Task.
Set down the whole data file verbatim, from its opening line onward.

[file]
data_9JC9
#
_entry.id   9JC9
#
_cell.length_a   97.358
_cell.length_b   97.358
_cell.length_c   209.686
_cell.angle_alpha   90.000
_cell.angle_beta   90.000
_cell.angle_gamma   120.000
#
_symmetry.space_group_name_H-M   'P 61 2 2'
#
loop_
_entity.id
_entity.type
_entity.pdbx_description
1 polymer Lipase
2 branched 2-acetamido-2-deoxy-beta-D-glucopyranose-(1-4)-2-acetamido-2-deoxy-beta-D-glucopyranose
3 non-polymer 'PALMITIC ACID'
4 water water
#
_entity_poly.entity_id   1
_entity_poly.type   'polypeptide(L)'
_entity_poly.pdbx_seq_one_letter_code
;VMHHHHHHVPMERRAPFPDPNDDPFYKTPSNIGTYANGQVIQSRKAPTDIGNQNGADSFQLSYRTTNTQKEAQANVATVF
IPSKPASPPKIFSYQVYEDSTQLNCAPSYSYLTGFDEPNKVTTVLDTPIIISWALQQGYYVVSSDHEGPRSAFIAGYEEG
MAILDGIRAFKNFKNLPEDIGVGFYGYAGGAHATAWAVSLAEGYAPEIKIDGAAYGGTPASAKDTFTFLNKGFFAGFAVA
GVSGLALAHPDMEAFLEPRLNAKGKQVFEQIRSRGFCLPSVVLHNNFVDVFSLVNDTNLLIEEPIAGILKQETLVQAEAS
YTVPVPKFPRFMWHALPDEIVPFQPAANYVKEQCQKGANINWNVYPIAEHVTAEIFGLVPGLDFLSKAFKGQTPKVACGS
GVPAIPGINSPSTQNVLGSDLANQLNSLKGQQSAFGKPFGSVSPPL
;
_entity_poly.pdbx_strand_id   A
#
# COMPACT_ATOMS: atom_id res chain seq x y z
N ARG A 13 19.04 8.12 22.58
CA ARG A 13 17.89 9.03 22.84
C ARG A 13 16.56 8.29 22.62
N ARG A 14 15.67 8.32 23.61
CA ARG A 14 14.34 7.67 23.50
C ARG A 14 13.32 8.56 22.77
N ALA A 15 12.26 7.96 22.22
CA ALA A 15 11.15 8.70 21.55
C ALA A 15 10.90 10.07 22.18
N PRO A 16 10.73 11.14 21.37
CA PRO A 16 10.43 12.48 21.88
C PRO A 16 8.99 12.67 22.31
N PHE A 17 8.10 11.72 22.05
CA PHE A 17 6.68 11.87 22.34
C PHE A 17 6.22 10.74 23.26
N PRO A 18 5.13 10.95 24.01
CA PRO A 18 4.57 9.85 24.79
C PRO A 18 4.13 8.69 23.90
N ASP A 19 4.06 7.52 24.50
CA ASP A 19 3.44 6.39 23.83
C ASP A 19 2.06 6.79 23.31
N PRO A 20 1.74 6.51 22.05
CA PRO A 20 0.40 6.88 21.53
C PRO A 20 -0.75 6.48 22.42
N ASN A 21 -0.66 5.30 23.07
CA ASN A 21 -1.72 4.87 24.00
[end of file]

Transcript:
data_9JC9
#
_entry.id   9JC9
#
_cell.length_a   97.358
_cell.length_b   97.358
_cell.length_c   209.686
_cell.angle_alpha   90.000
_cell.angle_beta   90.000
_cell.angle_gamma   120.000
#
_symmetry.space_group_name_H-M   'P 61 2 2'
#
loop_
_entity.id
_entity.type
_entity.pdbx_description
1 polymer Lipase
2 branched 2-acetamido-2-deoxy-beta-D-glucopyranose-(1-4)-2-acetamido-2-deoxy-beta-D-glucopyranose
3 non-polymer 'PALMITIC ACID'
4 water water
#
_entity_poly.entity_id   1
_entity_poly.type   'polypeptide(L)'
_entity_poly.pdbx_seq_one_letter_code
;VMHHHHHHVPMERRAPFPDPNDDPFYKTPSNIGTYANGQVIQSRKAPTDIGNQNGADSFQLSYRTTNTQKEAQANVATVF
IPSKPASPPKIFSYQVYEDSTQLNCAPSYSYLTGFDEPNKVTTVLDTPIIISWALQQGYYVVSSDHEGPRSAFIAGYEEG
MAILDGIRAFKNFKNLPEDIGVGFYGYAGGAHATAWAVSLAEGYAPEIKIDGAAYGGTPASAKDTFTFLNKGFFAGFAVA
GVSGLALAHPDMEAFLEPRLNAKGKQVFEQIRSRGFCLPSVVLHNNFVDVFSLVNDTNLLIEEPIAGILKQETLVQAEAS
YTVPVPKFPRFMWHALPDEIVPFQPAANYVKEQCQKGANINWNVYPIAEHVTAEIFGLVPGLDFLSKAFKGQTPKVACGS
GVPAIPGINSPSTQNVLGSDLANQLNSLKGQQSAFGKPFGSVSPPL
;
_entity_poly.pdbx_strand_id   A
#
# COMPACT_ATOMS: atom_id res chain seq x y z
N ARG A 13 19.04 8.12 22.58
CA ARG A 13 17.89 9.03 22.84
C ARG A 13 16.56 8.29 22.62
N ARG A 14 15.67 8.32 23.61
CA ARG A 14 14.34 7.67 23.50
C ARG A 14 13.32 8.56 22.77
N ALA A 15 12.26 7.96 22.22
CA ALA A 15 11.15 8.70 21.55
C ALA A 15 10.90 10.07 22.18
N PRO A 16 10.73 11.14 21.37
CA PRO A 16 10.43 12.48 21.88
C PRO A 16 8.99 12.67 22.31
N PHE A 17 8.10 11.72 22.05
CA PHE A 17 6.68 11.87 22.34
C PHE A 17 6.22 10.74 23.26
N PRO A 18 5.13 10.95 24.01
CA PRO A 18 4.57 9.85 24.79
C PRO A 18 4.13 8.69 23.90
N ASP A 19 4.06 7.52 24.50
CA ASP A 19 3.44 6.39 23.83
C ASP A 19 2.06 6.79 23.31
N PRO A 20 1.74 6.51 22.05
CA PRO A 20 0.40 6.88 21.53
C PRO A 20 -0.75 6.48 22.42
N ASN A 21 -0.66 5.30 23.07
CA ASN A 21 -1.72 4.87 24.00